NASA: Innovation on Earth and in space

NASA climate change, earth and space
© Bernadett Pogácsás-Simon

NASA is working with the European Space Agency in the global fight against climate change, while inviting the next generation of technologies to contribute to its science mission

NASA is working to support innovative technology that will advance its space mission, while taking a leading role in tackling the global challenge of climate change on Earth.

Observing the Earth’s rapidly changing climate

Earlier this year, NASA and the European Space Agency (ESA) announced a first-of-its-kind strategic partnership to observe the Earth’s rapidly changing climate.

The agreement will see the agencies work together to ensure the continuity of Earth observations and advance understanding of the Earth System, climate change and application of that knowledge. In addition, they will collaborate on the creation of an open data policy that promotes sharing of information and knowledge within the scientific community and with the wider public.

NASA and the ESA have a long history of working together to understand climate change. In 2020, NASA, the National Oceanic & Atmospheric Administration and European partners including the ESA launched the Sentinel-6 Michael Freilich satellite, which is collecting the most accurate data yet on global sea level and how oceans are rising in response to climate change. The mission also is collecting data of atmospheric temperature and humidity that will help improve climate models and weather forecasts.

NASA has more than two dozen satellites and instruments observing how the planet is changing and measuring key climate indicators, such as the height of oceans and inland waters, clouds and precipitation, and carbon dioxide.

The agreement followed the announcement in May of NASA’s Earth System Observatory, which will design a new set of Earth-focused missions that will provide key information to guide climate change efforts, along with disaster mitigation, fighting forest fires and improving real-time agricultural processes.

“Together, NASA and ESA provide most of the world’s Earth science coverage through our Earth-observing satellites,” said Thomas Zurbuchen, NASA Associate Administrator for Science.

“NASA has more than two dozen satellites and instruments observing how the planet is changing and measuring key climate indicators, such as the height of oceans and inland waters, clouds and precipitation, and carbon dioxide.”

“This transformative agreement will build on that capability, forging a critical international climate science partnership to tackle the most challenging climate questions in an integrated and strategic way. Not only will NASA and ESA work together to deliver unparalleled Earth science observations, research and applications, but all of our findings will also be free and open for the benefit of the entire world as we work together to combat and mitigate climate change.”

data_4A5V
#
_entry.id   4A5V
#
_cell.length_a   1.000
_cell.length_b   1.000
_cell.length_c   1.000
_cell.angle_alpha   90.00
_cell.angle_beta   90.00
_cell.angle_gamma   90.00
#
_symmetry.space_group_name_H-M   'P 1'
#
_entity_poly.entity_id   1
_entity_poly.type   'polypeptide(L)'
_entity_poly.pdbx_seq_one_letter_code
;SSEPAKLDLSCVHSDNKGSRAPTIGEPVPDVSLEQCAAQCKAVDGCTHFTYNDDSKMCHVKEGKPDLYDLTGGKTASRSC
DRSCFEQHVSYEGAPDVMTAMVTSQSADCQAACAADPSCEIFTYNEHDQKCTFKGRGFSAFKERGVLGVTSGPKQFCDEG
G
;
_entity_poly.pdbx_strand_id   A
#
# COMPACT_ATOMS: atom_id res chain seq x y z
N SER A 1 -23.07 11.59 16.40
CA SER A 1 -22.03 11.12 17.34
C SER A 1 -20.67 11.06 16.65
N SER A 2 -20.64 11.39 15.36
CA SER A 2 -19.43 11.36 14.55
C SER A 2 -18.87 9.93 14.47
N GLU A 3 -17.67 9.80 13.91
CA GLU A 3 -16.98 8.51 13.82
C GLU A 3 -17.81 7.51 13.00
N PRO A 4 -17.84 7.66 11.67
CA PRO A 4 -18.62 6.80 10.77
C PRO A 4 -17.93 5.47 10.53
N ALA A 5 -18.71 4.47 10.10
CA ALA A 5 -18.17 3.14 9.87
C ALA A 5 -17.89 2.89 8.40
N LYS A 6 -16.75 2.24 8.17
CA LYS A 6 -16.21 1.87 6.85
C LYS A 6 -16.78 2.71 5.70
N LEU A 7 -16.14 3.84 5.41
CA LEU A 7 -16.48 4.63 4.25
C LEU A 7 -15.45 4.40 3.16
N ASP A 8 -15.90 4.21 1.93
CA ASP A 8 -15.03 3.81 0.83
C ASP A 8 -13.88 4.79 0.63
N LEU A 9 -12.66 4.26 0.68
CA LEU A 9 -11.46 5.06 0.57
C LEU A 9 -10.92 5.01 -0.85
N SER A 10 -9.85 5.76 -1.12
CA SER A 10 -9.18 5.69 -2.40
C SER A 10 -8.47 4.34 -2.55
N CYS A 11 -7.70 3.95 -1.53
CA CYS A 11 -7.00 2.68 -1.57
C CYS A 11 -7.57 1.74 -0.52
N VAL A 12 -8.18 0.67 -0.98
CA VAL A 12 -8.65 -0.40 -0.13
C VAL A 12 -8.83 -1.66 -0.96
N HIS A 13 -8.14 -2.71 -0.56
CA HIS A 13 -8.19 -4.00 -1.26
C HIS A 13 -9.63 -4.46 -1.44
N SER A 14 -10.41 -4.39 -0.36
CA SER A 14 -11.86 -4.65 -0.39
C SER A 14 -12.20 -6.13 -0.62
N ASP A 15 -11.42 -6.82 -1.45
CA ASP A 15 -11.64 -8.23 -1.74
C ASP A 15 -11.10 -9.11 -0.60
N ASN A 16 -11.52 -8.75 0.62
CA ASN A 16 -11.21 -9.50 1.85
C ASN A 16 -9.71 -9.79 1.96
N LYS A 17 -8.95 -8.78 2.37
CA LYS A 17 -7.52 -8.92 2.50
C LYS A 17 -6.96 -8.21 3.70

2021 Entrepreneurs Challenge

Elsewhere, in July NASA announced the 2021 Entrepreneurs Challenge, which is inviting fresh ideas and participants to develop instruments and technologies with the potential to advance the agency’s science mission goals.

Successful participants will contribute to three areas of science technology: small satellite capabilities to enable science; metamaterials-based sensor technologies; and sample handling and processing technology for the detection of biomarkers in highly dilute samples.

NASA’s Science Mission Directorate will award finalists up to $90,000 through at two-stage process. Awardees will be encouraged to take part in follow-on activities through NASA’s Small Business Innovative Research programme to learn about additional ways they can work with the agency.

In Round One, entrants must submit a five-page white paper that broadly describes their idea and its relevance to a specific science-enabling area of technology. A NASA panel will select up to 20 ideas to advance to the next round, awarding each winner $10,000.

Companies advancing to Round Two will submit a more comprehensive white paper and take part in a live Virtual Pitch event before a NASA judging panel. Venture capital firms will also be invited to the Virtual Pitch. At the conclusion of the event, the judging panel will award up to 10 of the highest scoring teams $80,000 each.

Nicole Rayl, Acting Chief Technologist for Science at NASA, said: “NASA relies on innovative technology to advance our crucial science goals. Today’s novel ideas enable tomorrow’s cutting-edge research – and we sponsor and support such technology development through every step of that process. We’re also so excited to see the creativity launched by challenges like this.”



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